What capabilities does a transportation management system (TMS) need in order to meet the demands of a lean supply chain?
The concept of lean has been around for a long time. It may seem that we know all the wrinkles and don’t need to give much thought to which TMS applications are the most effective in these environments.
That view is a little shortsighted for a couple of reasons.
First, the definition of lean embraces a much wider range of supply chains than was the case when the concept first revolutionized manufacturing.
Reducing safety stock to a bare minimum has become the norm in many industries in the wake of the global economic meltdown. The ultimate in lean may be direct-to line-delivery, but now days a company that reduces its inventory levels from, say, 30 days to 15 days can call itself a “lean” operator. Read More…
On November 4, 2013, the Federal Motor Carrier Safety Administration released some long-awaited changes to the presentation of the BASIC data and the information available on a motor carrier’s roadside inspection history. The intent of this release is to alleviate some of the confusion that had existed between the official safety rating of a motor carrier (Satisfactory, Conditional, Unsatisfactory, or Not Rated) and the BASIC data that is used as a prioritization tool for safety interventions and compliance reviews. Read More…
Shippers that invest in a transportation management system (TMS) have a clear idea of the issues they want to address. However, when the system is in place, the range of tools that become readily available can be intimidating.
This is perfectly natural; any new tool comes with a learning curve.
Although the steepness of that curve differs from shipper to shipper, in broad terms there are often three learning stages that users go through as they master the intricacies of a TMS.
This applies for both in-house acquisitions and when the shipper opts to work with a third-party TMS provider. In this post I’ll concentrate on the latter situation.
During the first year or so of the implementation, the main focus is on the high-priority issues that the shipper identified when they decided to invest in the technology. Improving network visibility and developing a more effective billing process are two examples of these overarching goals. Read More…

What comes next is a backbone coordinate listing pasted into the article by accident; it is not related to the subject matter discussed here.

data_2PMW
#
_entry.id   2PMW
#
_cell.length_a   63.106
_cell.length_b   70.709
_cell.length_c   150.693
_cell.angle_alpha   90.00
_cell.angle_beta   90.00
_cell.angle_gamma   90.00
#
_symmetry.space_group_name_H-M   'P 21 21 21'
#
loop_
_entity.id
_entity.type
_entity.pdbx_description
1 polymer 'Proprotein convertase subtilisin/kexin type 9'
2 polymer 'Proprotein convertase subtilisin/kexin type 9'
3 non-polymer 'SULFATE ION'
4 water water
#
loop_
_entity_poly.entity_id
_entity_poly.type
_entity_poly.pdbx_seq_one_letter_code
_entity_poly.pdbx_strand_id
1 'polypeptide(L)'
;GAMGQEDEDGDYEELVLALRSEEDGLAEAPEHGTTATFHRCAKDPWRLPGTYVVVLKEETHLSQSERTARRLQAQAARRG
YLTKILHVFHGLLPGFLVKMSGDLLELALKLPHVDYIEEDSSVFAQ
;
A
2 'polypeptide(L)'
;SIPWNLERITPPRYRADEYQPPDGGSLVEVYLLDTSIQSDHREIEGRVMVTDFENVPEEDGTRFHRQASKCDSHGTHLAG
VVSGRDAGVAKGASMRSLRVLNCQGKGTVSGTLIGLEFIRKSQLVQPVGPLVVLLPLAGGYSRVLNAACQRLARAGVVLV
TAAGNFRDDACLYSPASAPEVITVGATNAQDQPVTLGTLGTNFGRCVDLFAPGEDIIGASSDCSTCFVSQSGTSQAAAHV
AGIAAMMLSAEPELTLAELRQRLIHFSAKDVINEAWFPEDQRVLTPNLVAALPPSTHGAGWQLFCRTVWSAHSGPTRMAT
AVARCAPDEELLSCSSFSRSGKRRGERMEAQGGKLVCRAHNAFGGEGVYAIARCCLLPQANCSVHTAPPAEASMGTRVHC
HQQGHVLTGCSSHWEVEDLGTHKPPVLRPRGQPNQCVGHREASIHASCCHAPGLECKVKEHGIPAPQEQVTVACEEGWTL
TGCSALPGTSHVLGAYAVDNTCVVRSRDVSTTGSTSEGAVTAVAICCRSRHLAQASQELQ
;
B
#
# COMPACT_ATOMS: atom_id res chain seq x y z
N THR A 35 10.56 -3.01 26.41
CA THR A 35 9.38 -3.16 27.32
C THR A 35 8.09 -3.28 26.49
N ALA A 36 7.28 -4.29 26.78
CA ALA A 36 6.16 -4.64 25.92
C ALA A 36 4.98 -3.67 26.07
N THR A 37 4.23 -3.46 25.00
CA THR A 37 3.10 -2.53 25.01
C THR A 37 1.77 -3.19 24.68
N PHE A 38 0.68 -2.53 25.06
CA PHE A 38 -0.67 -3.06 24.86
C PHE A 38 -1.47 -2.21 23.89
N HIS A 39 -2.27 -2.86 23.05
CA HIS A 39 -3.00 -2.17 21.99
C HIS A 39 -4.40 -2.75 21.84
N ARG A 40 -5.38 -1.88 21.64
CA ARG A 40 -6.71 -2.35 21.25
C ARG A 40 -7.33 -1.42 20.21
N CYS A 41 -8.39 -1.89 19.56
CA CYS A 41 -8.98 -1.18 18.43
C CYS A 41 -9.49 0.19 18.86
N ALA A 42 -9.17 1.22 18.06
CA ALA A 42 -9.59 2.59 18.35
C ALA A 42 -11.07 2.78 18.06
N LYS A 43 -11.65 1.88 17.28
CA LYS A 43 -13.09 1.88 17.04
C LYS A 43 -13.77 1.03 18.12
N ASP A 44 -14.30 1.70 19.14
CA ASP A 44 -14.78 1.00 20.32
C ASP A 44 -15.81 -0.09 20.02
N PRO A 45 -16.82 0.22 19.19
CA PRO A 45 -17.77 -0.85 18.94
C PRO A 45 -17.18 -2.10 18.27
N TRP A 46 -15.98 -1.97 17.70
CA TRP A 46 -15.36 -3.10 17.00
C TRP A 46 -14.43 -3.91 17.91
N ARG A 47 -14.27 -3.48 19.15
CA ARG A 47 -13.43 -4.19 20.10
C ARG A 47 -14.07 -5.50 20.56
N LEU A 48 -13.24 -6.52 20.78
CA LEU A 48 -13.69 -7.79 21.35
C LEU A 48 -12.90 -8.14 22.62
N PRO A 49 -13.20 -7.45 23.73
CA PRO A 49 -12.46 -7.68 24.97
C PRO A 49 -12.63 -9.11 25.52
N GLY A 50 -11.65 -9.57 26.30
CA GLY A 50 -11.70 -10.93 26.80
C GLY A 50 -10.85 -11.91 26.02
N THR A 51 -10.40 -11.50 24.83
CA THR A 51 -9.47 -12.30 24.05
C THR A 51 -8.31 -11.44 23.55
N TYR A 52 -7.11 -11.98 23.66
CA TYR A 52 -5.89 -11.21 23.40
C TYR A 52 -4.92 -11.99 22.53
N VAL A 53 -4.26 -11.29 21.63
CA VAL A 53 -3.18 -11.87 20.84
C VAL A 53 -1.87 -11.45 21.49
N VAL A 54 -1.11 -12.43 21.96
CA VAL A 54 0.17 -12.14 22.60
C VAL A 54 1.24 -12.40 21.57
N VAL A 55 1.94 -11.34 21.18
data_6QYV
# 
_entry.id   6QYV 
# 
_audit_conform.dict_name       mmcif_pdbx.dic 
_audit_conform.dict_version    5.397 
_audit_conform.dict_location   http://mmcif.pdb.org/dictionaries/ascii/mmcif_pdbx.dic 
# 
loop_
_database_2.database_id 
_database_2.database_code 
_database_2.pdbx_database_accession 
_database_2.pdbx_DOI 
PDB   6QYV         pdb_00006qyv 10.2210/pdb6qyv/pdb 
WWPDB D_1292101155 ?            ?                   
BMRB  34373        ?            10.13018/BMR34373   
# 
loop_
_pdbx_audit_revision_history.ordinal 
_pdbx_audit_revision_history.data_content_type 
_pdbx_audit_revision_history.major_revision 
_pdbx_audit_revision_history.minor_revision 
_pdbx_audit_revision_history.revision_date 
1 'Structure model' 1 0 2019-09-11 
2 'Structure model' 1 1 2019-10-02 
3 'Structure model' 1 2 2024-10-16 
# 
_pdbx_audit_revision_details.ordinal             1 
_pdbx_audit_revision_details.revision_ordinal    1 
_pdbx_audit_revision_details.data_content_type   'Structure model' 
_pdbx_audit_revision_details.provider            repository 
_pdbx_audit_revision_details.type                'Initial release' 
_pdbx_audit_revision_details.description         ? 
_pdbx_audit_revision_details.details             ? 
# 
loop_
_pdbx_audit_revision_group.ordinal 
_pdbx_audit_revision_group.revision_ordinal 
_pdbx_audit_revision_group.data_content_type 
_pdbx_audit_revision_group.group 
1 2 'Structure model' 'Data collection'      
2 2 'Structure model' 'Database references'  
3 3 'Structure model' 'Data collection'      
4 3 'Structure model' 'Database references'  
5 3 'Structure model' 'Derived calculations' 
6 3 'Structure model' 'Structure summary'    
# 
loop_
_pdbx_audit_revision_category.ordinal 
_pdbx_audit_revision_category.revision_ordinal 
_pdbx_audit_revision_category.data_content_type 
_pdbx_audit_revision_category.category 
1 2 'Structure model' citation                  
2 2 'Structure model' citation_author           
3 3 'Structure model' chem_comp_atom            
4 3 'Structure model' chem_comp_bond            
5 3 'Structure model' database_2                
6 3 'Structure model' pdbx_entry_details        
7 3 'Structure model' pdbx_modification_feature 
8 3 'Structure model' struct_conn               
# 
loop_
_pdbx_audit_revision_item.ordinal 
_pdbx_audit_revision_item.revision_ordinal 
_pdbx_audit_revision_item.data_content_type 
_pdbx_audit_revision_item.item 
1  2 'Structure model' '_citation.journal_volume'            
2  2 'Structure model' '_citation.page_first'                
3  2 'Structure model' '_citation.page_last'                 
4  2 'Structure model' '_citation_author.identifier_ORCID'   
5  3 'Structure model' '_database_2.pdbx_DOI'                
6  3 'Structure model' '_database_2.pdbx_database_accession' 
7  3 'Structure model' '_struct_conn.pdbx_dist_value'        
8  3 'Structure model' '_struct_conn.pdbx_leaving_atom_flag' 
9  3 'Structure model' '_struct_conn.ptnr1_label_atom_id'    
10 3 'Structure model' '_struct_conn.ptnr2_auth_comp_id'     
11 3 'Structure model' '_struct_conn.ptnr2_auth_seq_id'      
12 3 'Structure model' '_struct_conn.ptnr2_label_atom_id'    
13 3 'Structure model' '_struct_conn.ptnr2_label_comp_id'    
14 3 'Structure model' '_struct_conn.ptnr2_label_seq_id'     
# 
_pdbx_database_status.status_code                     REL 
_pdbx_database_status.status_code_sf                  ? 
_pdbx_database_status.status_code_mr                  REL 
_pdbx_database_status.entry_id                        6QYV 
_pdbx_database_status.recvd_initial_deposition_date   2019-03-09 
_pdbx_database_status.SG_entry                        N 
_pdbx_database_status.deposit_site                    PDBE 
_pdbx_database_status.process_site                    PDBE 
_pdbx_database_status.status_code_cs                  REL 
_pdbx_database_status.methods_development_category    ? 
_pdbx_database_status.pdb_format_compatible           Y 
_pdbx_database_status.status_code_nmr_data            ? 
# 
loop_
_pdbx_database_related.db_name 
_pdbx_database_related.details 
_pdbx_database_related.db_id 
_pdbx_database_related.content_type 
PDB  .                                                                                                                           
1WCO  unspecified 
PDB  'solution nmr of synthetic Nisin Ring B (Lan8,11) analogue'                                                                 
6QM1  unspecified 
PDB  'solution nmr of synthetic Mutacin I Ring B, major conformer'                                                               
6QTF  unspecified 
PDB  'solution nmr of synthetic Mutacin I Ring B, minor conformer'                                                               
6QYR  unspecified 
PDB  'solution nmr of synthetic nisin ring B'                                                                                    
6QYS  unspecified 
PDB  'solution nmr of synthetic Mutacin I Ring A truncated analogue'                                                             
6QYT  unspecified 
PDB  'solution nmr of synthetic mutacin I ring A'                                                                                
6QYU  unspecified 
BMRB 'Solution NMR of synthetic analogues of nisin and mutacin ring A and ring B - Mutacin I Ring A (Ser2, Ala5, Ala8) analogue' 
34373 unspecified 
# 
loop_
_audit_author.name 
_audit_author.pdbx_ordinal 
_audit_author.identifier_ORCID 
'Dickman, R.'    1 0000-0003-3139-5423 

The age of cloud connectivity is here, and it has already brought capabilities that we could only dream about a decade or so ago.
The planning systems of hundreds of thousands of companies are now co-hosted and interconnected in a way that changes how processes coordinate with each other.
But the next chapter in this fast-moving story could be much more exciting. If the pools of data generated by various mobile devices can be connected into the planning system cloud, we can increase the value of these systems by several orders of magnitude. Read More…
How do you put a value on avoiding a problem that seemingly no longer exists because you’ve already spent money on eliminating it?
This is the classic Catch-22 dilemma faced by many corporate security managers when trying to justify further investments in steeling the supply chain against disruptions.
It’s a vexing problem, but there are ways around it.
The obvious conundrum is that hardening the corporation, its processes, and its supply chain requires investment. If nothing happens and no crises materialize, this effort is, in hindsight, deemed to be a waste of money by senior executives. There is some justification if an actual disruption was sidestepped or its impact mitigated. But even then, it is difficult to quantify the benefits of dodging the bullet. Read More…